If I had been drinking something at the time, I would have spit it all over my screen. That's because I was reading a laptop buying guide that was so superficial, so full of errors, half-truths and oversimplifications, that I couldn't believe my eyes. I won't name any names (cough, The New York Times), but this was my favorite gem: "Most flash drives still exceed 300 gigabytes, which is enough for most people." Um, actually most SSDs start at 128GB.
Here's another: "Battery life specs mean little. Have a power cord with you." Oh, and the processor doesn't matter at all.
If I were a parent reading a guide like that heading into the back-to-school season, I would have just thrown up my hands and did some eerie eeny-meeny-miny-mo at Best Buy. But you don't have to. Just follow my simple buying tips.
1. Choose The Right SizeAlthough 15-inch laptops tend to be the cheapest, 13- and 14-inch models are better for students on the go because they usually weigh under 5 pounds, making them much easier to transport to and from class. If you're shopping for a high school student who will be using the system mostly at home, a 15-incher will be fine, but even then they'll probably want to easily move it from room to room.
A smaller 11-inch laptop will often do the trick, but it's not as practical back at the dorm, where your student would probably want to plug it into a bigger monitor.
2. Pay for Premium DesignOne feature back-to-school shoppers tend to overlook is the look and feel of the laptop and materials used. After all, your student will want to be seen around campus carrying something that's sleek instead of clunky. At the same time, the notebook should feel like it's built to last. When possible, opt for a design that at least has a metal lid, which will help protect the display and resist wear and tear during those years away at school.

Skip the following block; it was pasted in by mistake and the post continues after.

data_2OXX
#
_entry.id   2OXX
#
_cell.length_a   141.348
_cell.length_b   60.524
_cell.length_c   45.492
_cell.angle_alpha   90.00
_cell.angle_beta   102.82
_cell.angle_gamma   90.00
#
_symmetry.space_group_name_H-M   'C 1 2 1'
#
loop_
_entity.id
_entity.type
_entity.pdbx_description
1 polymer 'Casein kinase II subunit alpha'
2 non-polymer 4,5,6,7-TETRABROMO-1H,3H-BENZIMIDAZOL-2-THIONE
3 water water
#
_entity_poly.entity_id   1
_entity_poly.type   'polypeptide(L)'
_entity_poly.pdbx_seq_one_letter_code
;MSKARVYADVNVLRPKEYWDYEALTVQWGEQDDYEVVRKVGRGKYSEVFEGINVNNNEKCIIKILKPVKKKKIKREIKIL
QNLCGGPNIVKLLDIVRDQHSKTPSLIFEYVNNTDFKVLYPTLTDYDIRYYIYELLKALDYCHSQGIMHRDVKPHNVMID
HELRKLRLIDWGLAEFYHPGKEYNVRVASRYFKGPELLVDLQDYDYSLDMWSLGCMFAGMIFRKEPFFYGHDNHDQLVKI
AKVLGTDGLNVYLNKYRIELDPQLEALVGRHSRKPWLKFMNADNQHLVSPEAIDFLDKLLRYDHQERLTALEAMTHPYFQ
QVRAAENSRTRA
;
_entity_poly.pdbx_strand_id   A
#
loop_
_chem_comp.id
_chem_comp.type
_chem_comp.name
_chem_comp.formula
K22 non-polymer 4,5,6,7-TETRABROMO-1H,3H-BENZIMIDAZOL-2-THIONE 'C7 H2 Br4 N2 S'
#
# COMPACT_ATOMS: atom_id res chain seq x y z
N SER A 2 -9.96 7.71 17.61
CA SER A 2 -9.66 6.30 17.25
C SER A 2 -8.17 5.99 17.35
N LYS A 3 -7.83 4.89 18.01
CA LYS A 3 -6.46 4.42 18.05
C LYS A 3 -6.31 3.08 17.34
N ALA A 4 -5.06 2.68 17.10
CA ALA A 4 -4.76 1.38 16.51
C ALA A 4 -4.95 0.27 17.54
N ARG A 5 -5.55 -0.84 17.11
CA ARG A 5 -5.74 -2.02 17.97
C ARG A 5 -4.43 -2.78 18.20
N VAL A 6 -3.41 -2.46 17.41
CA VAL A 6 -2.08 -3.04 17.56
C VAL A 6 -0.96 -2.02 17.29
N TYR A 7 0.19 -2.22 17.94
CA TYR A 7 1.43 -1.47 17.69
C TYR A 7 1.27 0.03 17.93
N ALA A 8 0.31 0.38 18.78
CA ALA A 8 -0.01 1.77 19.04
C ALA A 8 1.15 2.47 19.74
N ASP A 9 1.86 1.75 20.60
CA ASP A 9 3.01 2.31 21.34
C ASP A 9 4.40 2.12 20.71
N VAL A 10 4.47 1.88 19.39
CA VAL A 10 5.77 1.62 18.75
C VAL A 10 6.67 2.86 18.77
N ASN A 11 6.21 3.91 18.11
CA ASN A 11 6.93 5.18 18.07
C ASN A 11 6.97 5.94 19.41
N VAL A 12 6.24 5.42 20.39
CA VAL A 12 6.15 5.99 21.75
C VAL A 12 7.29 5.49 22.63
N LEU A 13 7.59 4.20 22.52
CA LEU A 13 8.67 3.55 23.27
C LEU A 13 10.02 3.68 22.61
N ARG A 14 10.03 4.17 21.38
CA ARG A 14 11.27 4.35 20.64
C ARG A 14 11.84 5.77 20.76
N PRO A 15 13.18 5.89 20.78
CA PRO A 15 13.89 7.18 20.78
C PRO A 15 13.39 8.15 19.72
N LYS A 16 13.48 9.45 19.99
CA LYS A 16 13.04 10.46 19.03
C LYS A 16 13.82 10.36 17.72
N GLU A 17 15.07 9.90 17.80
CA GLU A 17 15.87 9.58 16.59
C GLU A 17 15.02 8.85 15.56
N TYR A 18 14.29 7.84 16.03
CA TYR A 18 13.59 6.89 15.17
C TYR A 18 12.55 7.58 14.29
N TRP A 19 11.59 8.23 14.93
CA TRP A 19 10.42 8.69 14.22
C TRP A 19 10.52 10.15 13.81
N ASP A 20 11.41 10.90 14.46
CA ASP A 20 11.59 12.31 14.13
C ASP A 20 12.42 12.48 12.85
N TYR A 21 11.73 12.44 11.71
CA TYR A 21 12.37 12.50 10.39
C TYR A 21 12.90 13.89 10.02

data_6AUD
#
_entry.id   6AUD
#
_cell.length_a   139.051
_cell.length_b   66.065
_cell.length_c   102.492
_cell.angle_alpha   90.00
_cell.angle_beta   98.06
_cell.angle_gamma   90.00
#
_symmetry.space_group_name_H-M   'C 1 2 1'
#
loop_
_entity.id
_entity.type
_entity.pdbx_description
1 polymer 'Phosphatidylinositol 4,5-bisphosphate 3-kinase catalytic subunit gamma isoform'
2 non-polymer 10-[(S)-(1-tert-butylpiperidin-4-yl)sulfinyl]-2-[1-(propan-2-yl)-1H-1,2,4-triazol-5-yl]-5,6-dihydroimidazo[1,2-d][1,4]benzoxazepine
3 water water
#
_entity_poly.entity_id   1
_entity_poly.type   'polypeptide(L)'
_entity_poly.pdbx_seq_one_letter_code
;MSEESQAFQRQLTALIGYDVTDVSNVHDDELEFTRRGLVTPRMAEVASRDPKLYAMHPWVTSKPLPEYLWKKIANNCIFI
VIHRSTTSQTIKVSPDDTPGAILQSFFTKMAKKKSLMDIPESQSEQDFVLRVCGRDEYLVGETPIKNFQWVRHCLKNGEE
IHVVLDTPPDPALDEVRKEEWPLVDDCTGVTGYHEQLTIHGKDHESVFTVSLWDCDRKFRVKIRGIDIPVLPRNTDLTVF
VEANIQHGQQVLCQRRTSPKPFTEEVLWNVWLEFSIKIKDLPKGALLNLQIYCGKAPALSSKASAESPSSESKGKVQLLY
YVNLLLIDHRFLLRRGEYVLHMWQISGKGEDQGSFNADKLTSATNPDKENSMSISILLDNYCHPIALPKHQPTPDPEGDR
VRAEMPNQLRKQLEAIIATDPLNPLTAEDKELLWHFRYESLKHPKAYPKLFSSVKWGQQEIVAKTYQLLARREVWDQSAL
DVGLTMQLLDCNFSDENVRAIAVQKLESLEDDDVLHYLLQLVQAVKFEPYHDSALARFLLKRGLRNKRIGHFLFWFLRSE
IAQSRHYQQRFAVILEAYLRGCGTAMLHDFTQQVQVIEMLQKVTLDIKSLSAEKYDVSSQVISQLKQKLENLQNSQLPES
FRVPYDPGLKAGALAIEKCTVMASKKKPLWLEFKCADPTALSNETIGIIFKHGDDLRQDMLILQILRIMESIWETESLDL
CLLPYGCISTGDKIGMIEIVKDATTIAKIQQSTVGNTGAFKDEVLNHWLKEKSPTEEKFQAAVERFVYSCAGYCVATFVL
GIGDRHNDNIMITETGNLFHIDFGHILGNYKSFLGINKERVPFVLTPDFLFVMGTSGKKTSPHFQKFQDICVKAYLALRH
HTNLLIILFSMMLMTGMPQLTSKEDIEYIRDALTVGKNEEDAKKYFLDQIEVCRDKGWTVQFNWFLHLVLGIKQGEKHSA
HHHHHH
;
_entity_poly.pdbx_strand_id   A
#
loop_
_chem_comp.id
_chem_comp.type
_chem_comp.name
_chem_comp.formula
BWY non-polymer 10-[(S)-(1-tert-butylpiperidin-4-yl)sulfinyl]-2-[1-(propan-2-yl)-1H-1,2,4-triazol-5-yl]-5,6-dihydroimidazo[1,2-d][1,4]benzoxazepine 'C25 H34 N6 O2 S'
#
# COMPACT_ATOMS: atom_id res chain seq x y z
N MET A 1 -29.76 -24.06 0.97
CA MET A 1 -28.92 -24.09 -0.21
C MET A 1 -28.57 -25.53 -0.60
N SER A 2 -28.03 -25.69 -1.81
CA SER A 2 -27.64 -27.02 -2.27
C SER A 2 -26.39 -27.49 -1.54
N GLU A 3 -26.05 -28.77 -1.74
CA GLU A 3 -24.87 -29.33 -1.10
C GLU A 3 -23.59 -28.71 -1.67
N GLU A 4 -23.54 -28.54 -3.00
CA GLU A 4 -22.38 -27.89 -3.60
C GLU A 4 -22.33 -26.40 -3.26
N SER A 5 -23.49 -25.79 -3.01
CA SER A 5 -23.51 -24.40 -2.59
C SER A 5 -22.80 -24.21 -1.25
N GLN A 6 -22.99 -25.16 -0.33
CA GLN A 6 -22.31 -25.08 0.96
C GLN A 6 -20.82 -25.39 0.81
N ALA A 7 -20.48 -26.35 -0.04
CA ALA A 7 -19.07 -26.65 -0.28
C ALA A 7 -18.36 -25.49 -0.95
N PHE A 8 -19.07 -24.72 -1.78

The HP Sleekbook ($599), for instance, has a brushed aluminum finish on the lid and around the keyboard, and a soft-touch finish on the bottom that's easy to grip. Another tip: if you press down on the lid or keyboard and you see a lot of flex, keep on looking.
3. Get Specs for the Long HaulDespite what you may have heard, the CPU can make a big difference. For instance, Intel's latest third-generation Core processor (also called Ivy Bridge) offers up to twice the 3D graphics performance, which means the difference between being able to play "World of Warcraft" at a smooth frame rate and watching it stutter on the screen.
If you're looking to save money, though, a second-generation Core processor wi ll do the trick. Stay away from Pentium CPUs, though, as they're just not fast enough for the long haul.
As for memory, 4GB is sufficient, but if you can find a notebook for the same price with 6 or 8GB of RAM, get it.
A notebook’s storage drive has almost as much impact on its performance as its CPU. While more expensive and lower in capacity than hard drives, Solid State Drives (SSDs) dramatically improve the performance of the entire system so consider a system that has one.
If you’re buying a laptop with a traditional hard drive, go for one that operates at the faster 7,200 rpm speed and, when possible, opt for a minimum of 500GB, though you can get away with 320GB.